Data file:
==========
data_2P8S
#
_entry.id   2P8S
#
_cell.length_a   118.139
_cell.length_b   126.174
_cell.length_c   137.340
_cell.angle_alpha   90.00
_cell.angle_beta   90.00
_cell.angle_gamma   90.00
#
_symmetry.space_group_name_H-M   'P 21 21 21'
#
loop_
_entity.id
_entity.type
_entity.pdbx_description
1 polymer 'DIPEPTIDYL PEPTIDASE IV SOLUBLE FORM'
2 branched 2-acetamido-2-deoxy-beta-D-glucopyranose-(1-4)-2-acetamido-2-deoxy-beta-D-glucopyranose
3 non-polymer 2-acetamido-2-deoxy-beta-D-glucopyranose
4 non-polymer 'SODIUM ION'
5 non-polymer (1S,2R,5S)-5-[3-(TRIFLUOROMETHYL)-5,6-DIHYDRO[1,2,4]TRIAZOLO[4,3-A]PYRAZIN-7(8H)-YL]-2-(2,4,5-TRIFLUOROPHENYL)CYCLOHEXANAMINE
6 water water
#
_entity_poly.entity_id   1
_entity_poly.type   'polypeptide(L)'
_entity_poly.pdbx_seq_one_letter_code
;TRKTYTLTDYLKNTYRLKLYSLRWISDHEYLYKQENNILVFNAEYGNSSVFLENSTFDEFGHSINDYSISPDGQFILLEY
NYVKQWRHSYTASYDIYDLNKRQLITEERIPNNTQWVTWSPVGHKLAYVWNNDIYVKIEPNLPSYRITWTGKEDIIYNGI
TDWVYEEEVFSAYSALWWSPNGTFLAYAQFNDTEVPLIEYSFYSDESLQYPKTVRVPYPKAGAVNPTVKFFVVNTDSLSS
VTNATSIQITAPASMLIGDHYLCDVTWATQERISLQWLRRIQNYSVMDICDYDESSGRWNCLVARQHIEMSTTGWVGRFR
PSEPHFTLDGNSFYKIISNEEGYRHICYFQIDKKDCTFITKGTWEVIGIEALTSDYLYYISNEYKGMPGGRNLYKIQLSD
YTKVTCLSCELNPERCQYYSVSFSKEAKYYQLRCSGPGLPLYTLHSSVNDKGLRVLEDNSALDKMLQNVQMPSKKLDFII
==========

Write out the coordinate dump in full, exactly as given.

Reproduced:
data_2P8S
#
_entry.id   2P8S
#
_cell.length_a   118.139
_cell.length_b   126.174
_cell.length_c   137.340
_cell.angle_alpha   90.00
_cell.angle_beta   90.00
_cell.angle_gamma   90.00
#
_symmetry.space_group_name_H-M   'P 21 21 21'
#
loop_
_entity.id
_entity.type
_entity.pdbx_description
1 polymer 'DIPEPTIDYL PEPTIDASE IV SOLUBLE FORM'
2 branched 2-acetamido-2-deoxy-beta-D-glucopyranose-(1-4)-2-acetamido-2-deoxy-beta-D-glucopyranose
3 non-polymer 2-acetamido-2-deoxy-beta-D-glucopyranose
4 non-polymer 'SODIUM ION'
5 non-polymer (1S,2R,5S)-5-[3-(TRIFLUOROMETHYL)-5,6-DIHYDRO[1,2,4]TRIAZOLO[4,3-A]PYRAZIN-7(8H)-YL]-2-(2,4,5-TRIFLUOROPHENYL)CYCLOHEXANAMINE
6 water water
#
_entity_poly.entity_id   1
_entity_poly.type   'polypeptide(L)'
_entity_poly.pdbx_seq_one_letter_code
;TRKTYTLTDYLKNTYRLKLYSLRWISDHEYLYKQENNILVFNAEYGNSSVFLENSTFDEFGHSINDYSISPDGQFILLEY
NYVKQWRHSYTASYDIYDLNKRQLITEERIPNNTQWVTWSPVGHKLAYVWNNDIYVKIEPNLPSYRITWTGKEDIIYNGI
TDWVYEEEVFSAYSALWWSPNGTFLAYAQFNDTEVPLIEYSFYSDESLQYPKTVRVPYPKAGAVNPTVKFFVVNTDSLSS
VTNATSIQITAPASMLIGDHYLCDVTWATQERISLQWLRRIQNYSVMDICDYDESSGRWNCLVARQHIEMSTTGWVGRFR
PSEPHFTLDGNSFYKIISNEEGYRHICYFQIDKKDCTFITKGTWEVIGIEALTSDYLYYISNEYKGMPGGRNLYKIQLSD
YTKVTCLSCELNPERCQYYSVSFSKEAKYYQLRCSGPGLPLYTLHSSVNDKGLRVLEDNSALDKMLQNVQMPSKKLDFII